Sunday, January 29, 2006

EU urged to take radical action on research & innovation 'before it is too late'

[23 January 2006 -] The European Commission has received a final report from an independent Expert Group which calls for a Pact for Research and Innovation to be signed by political, business and social leaders to show their commitment to creating an Innovative Europe. The experts state that current trends are unsustainable in the face of global competition. Therefore a new vision is needed to address a series of productivity and social challenges faced by Europe. The group was set up by the European Commission following the European Council held at Hampton Court in October 2005 and asked to advise on ways of boosting the EU’s research and innovation performance. More - Read the "Creating an Innovative Europe" Report

World Economic Forum closes with new initiatives that seize "the creative imperative"

The World Economic Forum's Annual Meeting 2006 has closed with participants detailing new projects in disaster relief, hunger, anti-corruption, financing for development and public-private partnerships. "I was particularly impressed by this notion of 'I will'," said Founder Klaus Schwab. "That's what the purpose of this meeting is. The Forum will provide platforms for collaborative efforts so the new initiatives or ones that have been enhanced will be implemented," he told participants in Davos. Held under the theme "The Creative Imperative", participants used workshops and discussion groups to generate innovative solutions to global challenges. "There was a new effort to bring together people to discuss the big themes, and brainstorm action," reported Laura Tyson, Dean of the London Business School. Peter Brabeck, Chairman and CEO of NestlĂ©, urged participants to take individual responsibility to act. "I think sometimes we are not translating what we are discussing in virtual terms into action which would really reflect the 'spirit of Davos'. I think the Forum is here to help us to find out what the main issues are and then it is up to us to act individually," he said. "Some of what we achieved in the trade sessions, discussing the education divide and others, we got excellent inputs to create a more balanced world," added Mukesh Ambani, Chairman and Managing Director of Reliance Industries. The panelists agreed that the rise of the developing world is changing the balance of power. This makes it imperative that social imbalances are redressed, said James Wolfensohn, former head of the World Bank. "If we don't do that, we will not have a stable planet… and I think Davos is approaching these questions," he said. Webcast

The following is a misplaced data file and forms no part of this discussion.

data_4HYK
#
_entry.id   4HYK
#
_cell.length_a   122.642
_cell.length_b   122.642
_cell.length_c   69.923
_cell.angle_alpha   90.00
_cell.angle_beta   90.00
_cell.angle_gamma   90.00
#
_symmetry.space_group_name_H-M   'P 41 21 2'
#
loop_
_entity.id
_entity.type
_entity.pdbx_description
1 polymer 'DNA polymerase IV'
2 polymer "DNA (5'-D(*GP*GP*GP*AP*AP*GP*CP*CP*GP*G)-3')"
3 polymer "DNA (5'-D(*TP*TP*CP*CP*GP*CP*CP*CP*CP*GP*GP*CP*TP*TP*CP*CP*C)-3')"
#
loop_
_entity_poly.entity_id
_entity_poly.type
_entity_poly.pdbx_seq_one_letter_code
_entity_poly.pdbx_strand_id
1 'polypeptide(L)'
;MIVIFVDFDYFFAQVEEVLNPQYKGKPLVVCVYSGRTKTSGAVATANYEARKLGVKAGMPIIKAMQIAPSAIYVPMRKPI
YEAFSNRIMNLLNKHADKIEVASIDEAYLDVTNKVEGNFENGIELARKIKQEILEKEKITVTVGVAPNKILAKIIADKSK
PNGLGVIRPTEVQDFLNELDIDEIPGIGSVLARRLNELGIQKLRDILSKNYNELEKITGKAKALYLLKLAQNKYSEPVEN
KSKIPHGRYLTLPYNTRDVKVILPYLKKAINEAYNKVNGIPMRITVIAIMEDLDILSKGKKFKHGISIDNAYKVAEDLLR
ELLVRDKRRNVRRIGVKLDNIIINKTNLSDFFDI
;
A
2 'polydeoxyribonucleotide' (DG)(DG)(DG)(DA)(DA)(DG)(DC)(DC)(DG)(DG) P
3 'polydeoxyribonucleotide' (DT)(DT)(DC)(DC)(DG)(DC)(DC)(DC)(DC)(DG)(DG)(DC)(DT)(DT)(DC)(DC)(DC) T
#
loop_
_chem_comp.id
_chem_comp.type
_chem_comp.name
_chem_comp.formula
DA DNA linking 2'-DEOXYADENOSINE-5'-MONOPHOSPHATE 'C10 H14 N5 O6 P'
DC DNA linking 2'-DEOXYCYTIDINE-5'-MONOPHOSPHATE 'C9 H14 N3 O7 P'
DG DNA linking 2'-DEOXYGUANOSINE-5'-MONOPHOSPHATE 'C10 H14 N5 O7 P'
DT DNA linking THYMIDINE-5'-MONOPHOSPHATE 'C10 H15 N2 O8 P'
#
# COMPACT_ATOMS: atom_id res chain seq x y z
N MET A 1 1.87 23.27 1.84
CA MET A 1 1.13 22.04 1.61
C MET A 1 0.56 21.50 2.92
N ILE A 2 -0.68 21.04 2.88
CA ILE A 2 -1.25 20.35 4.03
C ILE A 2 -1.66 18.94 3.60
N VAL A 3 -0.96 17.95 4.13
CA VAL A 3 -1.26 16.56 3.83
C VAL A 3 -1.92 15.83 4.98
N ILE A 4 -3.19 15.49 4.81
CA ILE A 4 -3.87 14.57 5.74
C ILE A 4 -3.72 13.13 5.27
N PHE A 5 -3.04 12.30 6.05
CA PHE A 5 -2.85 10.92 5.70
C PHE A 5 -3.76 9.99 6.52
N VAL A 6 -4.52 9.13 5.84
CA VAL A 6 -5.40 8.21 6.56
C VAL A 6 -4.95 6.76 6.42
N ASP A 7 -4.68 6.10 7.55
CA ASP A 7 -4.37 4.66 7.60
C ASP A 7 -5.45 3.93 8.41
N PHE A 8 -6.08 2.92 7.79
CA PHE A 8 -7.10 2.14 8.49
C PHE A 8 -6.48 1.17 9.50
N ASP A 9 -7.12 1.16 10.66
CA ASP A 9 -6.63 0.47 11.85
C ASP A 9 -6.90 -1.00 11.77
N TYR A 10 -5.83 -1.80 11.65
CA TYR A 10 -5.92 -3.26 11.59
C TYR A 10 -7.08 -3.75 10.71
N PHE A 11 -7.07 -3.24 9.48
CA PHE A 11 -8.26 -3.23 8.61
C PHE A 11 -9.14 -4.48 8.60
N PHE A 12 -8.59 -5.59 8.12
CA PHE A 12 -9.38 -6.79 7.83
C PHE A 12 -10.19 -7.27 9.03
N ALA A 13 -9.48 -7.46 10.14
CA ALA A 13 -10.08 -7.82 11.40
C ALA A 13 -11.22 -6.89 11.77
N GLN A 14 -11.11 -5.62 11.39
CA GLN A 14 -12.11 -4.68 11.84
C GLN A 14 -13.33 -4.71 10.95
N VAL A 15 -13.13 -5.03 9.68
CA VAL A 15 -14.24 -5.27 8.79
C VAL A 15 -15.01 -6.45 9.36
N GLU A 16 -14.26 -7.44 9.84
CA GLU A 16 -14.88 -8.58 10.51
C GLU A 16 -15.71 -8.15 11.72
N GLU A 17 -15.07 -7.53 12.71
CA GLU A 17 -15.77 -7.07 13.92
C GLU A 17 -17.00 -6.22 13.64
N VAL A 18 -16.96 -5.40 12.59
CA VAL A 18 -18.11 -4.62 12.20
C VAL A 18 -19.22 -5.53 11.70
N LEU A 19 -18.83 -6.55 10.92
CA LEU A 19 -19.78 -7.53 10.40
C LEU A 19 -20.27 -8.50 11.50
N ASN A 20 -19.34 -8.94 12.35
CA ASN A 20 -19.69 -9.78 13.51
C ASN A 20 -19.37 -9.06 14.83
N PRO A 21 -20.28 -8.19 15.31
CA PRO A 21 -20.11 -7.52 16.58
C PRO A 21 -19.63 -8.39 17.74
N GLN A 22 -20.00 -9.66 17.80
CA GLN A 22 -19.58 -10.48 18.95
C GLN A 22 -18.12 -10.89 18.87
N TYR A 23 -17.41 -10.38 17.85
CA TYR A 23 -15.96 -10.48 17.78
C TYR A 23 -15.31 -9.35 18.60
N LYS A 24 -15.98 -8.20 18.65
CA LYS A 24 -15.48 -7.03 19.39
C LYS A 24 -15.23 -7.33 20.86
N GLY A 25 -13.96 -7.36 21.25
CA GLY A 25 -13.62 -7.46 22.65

WEF puts on its creative-thinking cap

[25 January 2006 - swissinfo] Ahead of the annual World Economic Forum meeting, WEF managing director Ged Davis tells swissinfo there needs to be greater creativity in problem solving. Davis says all possibilities must be exhausted to successfully meet the challenges of a shifting global landscape. More

Creativity Survivor at Davos

[26 January 2006 - Fast Company Now] In yesterday's post, I described a creativity face-off at Davos. Participants were asked to describe their vision of the keys to creativity, and the audience voted on those ideas until two finalists remained. As promised, here's the outcome.

Last to be voted off the island was Ideo's Tim Brown, who suggested that creativity is spurred by approaching problems with a beginner's mindset, and by exploring ideas through the use of rapid prototyping.